The article is referenced comprehensively, and reviewing these references partially or completely can provide insights into the work carried out in forward- and back-projection EPID dosimetry so far.

Citing sources and building bibliographies is a complex process. It gets even more complex if researchers are at the end of a big project like PhD and begin to organize and cite the references. One can use a reference management tool like EndNote for organizing the references.

Methods/experiment and data collection

It is essential to realize how an experimental outcome will be beneficial for society. The likelihood of publication of an article is directly proportional to its applicability in the society. Therefore, it is necessary to preserve the experimental setup, if possible, until the data are published; sometimes, based on the reviewers' comments, researchers might have to perform new experiments or reanalyze the data. In studies involving human subjects (like clinical outcome evaluation or toxicity measurement), it is essential to get approval from an institutional ethics committee/institutional review board along with registering the project in a publicly accessible clinical trials registry.[8]

Structural and linguistic correction

This is divided into two parts, (i) writing and structuring of the article, i.e., editorial corrections and (ii) linguistic corrections; these broadly include the corrections pertaining to the use of scientific English. Both of these areas are equally important. Following are some important guidelines on writing and structuring the article. Create a basic outline of the salient features of the study. Structure the article in the IMRAD format IMRAD format (Introduction + Methods + Results + Discussion and Conclusion sections).[9] Write down the important points and arguments that should be discussed in each section. An elaborate discussion on paper writing skills can be found in Grech et al. and Maloy's articles.[1],[2]

It is essential for untrained researchers to express their ideas in proper scientific English. Articles not written in scientific English often face rejection. Emphasis on grammatical and linguistic correctness by reviewers is justified from the perspective of the readers' understanding of the article. A reviewer may not always be ready to overlook the poor linguistic quality of an article. However, if the scientific content of the article is of high quality, the reviewer might suggest professional language correction. Publication-grade English language correction can be performed within 3–5 days by professional language editors. However, such services often do not include an editorial or structural correction. Scientific English editing is a flourishing business, and these services are offered by all the leading publishers. Universities also offer grammatical correction services at nominal rates to their research scholars. If the topic of research is good, it is advisable to seek professional language correction as this significantly increases the chance of acceptance for publication in major journals.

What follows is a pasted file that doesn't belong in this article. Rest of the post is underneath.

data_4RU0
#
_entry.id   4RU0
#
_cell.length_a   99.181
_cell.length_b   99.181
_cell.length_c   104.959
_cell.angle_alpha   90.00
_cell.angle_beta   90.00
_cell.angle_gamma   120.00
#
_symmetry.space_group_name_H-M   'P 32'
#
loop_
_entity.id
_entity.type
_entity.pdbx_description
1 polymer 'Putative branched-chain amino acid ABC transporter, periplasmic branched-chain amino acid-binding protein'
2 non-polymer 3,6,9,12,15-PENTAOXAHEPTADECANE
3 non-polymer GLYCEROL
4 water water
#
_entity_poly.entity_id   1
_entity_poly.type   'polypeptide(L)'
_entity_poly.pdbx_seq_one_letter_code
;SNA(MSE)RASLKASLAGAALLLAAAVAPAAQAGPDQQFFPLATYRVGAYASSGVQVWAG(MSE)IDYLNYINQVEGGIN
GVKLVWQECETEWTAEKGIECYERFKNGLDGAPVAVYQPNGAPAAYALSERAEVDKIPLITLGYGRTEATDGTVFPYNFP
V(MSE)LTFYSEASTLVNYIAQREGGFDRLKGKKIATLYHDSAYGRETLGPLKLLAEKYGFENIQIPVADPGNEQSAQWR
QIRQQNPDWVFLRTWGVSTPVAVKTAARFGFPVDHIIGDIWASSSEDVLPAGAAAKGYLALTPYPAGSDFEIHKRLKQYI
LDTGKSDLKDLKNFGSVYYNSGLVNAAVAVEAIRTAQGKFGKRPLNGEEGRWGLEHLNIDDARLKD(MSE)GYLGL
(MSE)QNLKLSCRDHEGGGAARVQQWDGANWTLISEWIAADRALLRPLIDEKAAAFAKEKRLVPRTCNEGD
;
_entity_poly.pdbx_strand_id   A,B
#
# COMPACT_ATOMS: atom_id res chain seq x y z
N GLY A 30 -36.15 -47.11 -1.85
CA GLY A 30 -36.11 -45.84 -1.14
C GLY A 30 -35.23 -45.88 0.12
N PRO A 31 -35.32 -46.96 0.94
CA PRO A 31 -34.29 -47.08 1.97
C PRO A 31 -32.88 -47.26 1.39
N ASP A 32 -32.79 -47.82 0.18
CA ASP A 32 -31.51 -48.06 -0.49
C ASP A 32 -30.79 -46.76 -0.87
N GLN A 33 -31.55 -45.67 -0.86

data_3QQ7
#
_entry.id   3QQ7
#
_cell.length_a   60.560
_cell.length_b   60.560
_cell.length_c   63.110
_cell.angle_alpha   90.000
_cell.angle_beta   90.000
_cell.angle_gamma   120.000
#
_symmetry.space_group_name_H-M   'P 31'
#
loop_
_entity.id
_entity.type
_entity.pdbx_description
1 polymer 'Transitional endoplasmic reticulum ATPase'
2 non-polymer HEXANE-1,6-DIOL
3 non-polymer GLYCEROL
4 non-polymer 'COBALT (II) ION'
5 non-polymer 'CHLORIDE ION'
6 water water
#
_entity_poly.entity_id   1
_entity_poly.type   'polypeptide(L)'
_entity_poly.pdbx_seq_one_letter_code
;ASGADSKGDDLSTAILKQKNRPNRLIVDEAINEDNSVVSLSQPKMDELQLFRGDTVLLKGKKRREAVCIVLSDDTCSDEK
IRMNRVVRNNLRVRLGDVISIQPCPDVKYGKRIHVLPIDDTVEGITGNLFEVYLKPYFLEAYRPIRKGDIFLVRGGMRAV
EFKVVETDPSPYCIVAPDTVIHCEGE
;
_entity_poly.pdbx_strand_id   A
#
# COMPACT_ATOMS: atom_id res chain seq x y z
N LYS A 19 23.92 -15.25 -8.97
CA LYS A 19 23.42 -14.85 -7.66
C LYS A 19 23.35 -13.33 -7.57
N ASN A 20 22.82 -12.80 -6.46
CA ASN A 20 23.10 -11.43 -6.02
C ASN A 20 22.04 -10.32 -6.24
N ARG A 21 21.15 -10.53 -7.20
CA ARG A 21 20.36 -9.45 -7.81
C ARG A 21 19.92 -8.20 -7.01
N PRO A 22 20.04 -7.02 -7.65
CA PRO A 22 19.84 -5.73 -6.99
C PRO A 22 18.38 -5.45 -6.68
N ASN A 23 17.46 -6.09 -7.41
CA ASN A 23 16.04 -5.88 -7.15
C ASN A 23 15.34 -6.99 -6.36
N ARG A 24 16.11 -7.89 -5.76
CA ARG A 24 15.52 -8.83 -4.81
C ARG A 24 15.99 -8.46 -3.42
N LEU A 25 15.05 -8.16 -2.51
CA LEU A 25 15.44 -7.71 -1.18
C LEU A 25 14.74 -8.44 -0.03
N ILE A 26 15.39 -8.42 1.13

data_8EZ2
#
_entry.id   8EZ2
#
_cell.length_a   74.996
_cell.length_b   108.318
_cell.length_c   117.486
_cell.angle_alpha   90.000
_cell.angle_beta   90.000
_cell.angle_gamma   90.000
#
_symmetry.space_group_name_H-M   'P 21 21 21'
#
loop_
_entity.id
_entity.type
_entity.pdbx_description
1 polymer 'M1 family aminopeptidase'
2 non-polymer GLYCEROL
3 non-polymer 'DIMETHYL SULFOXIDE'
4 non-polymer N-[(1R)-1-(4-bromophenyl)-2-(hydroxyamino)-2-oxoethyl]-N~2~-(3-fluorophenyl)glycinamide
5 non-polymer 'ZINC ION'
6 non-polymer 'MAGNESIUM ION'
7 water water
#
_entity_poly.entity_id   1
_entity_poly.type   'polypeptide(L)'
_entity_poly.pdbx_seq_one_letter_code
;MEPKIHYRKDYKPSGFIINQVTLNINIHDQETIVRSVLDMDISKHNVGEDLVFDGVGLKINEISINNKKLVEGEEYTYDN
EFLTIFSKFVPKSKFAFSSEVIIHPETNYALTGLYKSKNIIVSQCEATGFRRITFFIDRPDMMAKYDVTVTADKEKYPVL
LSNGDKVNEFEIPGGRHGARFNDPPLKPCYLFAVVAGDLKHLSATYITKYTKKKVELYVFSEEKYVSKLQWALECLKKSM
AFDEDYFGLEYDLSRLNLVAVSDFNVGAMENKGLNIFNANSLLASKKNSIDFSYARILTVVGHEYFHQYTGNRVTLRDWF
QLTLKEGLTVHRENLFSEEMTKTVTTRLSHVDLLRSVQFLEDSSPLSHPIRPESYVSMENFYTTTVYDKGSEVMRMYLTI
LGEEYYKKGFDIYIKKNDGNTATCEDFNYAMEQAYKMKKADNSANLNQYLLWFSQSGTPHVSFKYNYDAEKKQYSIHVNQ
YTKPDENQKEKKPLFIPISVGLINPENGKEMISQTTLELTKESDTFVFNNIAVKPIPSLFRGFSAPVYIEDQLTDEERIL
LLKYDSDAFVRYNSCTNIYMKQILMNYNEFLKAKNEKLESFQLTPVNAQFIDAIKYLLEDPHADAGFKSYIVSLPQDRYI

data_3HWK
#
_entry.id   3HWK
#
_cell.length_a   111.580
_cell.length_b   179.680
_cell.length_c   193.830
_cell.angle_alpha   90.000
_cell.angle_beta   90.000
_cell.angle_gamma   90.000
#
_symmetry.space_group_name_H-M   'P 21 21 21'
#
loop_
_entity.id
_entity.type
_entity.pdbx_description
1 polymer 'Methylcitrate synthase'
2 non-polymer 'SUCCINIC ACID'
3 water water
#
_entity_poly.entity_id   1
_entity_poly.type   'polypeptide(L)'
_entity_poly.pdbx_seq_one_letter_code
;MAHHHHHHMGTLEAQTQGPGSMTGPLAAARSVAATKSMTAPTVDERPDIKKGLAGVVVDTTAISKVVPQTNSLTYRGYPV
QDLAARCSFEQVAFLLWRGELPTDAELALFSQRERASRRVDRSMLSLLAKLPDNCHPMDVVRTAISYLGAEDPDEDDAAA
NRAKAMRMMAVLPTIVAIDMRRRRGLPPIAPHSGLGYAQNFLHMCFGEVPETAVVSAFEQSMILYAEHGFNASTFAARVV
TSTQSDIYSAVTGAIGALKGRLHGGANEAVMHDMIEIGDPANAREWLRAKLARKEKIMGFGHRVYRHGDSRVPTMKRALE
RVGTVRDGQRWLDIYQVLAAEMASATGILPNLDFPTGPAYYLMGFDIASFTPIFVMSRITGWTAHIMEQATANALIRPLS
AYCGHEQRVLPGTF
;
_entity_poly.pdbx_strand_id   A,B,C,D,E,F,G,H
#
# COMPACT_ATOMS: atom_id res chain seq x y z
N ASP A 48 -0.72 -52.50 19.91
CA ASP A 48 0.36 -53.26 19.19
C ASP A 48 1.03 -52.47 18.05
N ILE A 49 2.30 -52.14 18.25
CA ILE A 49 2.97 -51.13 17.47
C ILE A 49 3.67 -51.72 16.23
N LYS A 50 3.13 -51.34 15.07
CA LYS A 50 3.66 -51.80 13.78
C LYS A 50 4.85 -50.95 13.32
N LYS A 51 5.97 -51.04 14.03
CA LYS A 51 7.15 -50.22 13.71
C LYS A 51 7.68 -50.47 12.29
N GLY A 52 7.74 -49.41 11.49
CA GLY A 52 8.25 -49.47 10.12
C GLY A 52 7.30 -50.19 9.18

Following is the unconventional way of making linguistic and structural corrections to a research article. Select one or two articles published in high-impact journals. These articles should be relevant to your area of research. Mimic the structural and preferably the linguistic flow of the article. This will help produce the first draft of the manuscript, which can be further modified especially in terms of the scientific content. However, it is essential to note that it is not advisable to blindly copy the contents from published literature as this would constitute plagiarism. One may seek help from an amateur language editor from the scientific community. A few senior editors may also be willing to perform language corrections; they can be rewarded by offering them co-authorship on the article.

Rejection, publication time frame, and record-keeping